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I would like to convert an integer into an array, so that it looks like the following:

int number = 123456 ;
int array[7] ;

with the result:

array[0] = 1 
array[1] = 2
array[6] = 6
share|improve this question
can you explain what you have already tried yourself, and why it didn't work? – catchmeifyoutry Dec 7 '09 at 16:14
It's homework, but I'll bite. My wife didn't really understand this one until I explained it to her. – Broam Dec 7 '09 at 16:15
Something goes wrong in your "...". There are 7 members of the array, but only 6 decimal digits in the number. – Steve Jessop Dec 7 '09 at 16:30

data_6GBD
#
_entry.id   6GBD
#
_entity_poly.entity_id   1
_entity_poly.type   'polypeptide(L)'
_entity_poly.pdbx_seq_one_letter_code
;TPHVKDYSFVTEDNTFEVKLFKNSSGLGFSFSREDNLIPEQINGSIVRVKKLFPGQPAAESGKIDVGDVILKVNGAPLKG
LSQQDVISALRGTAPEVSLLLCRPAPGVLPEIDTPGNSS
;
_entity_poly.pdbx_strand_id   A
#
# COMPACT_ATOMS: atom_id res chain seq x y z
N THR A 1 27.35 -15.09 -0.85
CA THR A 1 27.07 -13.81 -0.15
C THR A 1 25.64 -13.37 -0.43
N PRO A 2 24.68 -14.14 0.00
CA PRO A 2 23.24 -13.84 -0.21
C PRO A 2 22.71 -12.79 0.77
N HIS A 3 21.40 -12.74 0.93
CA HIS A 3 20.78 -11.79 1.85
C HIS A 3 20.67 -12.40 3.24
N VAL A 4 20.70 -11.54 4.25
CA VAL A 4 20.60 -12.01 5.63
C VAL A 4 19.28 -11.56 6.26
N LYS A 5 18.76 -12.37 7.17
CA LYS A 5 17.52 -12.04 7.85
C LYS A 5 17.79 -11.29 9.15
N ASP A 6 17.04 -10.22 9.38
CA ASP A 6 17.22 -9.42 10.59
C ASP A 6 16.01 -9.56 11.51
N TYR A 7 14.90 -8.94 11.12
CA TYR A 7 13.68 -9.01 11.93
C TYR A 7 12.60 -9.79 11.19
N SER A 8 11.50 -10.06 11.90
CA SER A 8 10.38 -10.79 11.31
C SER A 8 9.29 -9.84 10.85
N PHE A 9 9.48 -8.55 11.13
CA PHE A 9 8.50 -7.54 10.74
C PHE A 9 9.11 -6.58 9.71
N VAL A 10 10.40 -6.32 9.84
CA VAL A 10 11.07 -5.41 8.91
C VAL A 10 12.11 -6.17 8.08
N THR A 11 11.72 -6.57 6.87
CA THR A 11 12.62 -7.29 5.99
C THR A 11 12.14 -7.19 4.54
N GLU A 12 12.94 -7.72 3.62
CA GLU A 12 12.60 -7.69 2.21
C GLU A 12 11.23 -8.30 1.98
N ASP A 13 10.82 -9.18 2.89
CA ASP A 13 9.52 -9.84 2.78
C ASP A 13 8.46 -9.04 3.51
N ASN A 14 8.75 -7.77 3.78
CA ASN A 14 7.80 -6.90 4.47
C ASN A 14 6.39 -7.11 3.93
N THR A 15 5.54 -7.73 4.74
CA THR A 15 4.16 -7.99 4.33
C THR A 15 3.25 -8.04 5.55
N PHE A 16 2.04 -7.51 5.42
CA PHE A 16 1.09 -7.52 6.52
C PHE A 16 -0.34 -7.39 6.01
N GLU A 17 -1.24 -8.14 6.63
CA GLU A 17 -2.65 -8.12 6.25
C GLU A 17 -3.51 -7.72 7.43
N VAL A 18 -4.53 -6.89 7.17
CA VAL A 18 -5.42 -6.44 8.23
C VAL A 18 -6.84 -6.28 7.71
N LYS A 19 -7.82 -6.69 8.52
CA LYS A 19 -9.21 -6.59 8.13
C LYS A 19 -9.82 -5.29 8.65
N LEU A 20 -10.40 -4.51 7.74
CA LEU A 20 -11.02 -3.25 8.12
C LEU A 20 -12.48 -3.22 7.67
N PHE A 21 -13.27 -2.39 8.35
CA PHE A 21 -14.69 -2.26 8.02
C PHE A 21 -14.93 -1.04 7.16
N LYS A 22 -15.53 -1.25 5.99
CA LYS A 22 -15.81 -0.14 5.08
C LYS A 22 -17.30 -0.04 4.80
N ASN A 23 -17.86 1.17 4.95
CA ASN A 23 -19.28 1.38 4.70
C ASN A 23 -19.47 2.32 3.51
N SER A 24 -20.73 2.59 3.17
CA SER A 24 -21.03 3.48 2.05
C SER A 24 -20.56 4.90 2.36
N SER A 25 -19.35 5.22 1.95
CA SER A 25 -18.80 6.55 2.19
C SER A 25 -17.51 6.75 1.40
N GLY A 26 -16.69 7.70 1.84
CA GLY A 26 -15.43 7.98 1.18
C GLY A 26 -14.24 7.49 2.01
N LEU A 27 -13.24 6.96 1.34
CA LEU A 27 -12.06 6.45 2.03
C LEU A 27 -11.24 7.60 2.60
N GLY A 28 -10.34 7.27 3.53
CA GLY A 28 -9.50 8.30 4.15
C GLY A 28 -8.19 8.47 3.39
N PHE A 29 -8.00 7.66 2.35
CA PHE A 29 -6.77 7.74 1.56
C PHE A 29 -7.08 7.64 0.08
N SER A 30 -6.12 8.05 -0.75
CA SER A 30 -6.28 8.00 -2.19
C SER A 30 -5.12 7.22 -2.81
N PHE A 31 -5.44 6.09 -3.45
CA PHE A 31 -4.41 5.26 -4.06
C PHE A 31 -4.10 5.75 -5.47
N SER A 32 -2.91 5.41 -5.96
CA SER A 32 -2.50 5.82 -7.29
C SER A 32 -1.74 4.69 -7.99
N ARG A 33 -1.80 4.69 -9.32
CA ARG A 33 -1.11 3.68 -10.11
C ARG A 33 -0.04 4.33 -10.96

10 Answers 10

Perhaps a better solution is to work backwards:

123456 % 10 = 6

123456 / 10 = 12345

12345 % 10 = 5

12345 / 10 = 1234

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just use modular arithmetic:

int array[6];
int number = 123456;
for (int i = 5; i >= 0; i--) {
    array[i] = number % 10;
    number /= 10;
share|improve this answer
how about an answer which actually explains the approach so the OP learns something? – jalf Dec 7 '09 at 16:21
Also this is hard-coded to deal with 6 digit numbers – philsquared Dec 7 '09 at 16:22
That will only work properly on 6 digit non-negative integers. – Drew Dormann Dec 7 '09 at 16:22
I wanted the OP to think about how to extend it to handle other numbers, without just giving the general case. – user224003 Dec 7 '09 at 16:24

You can extract the last digit of the number this way:

int digit = number % 10;
number /= 10;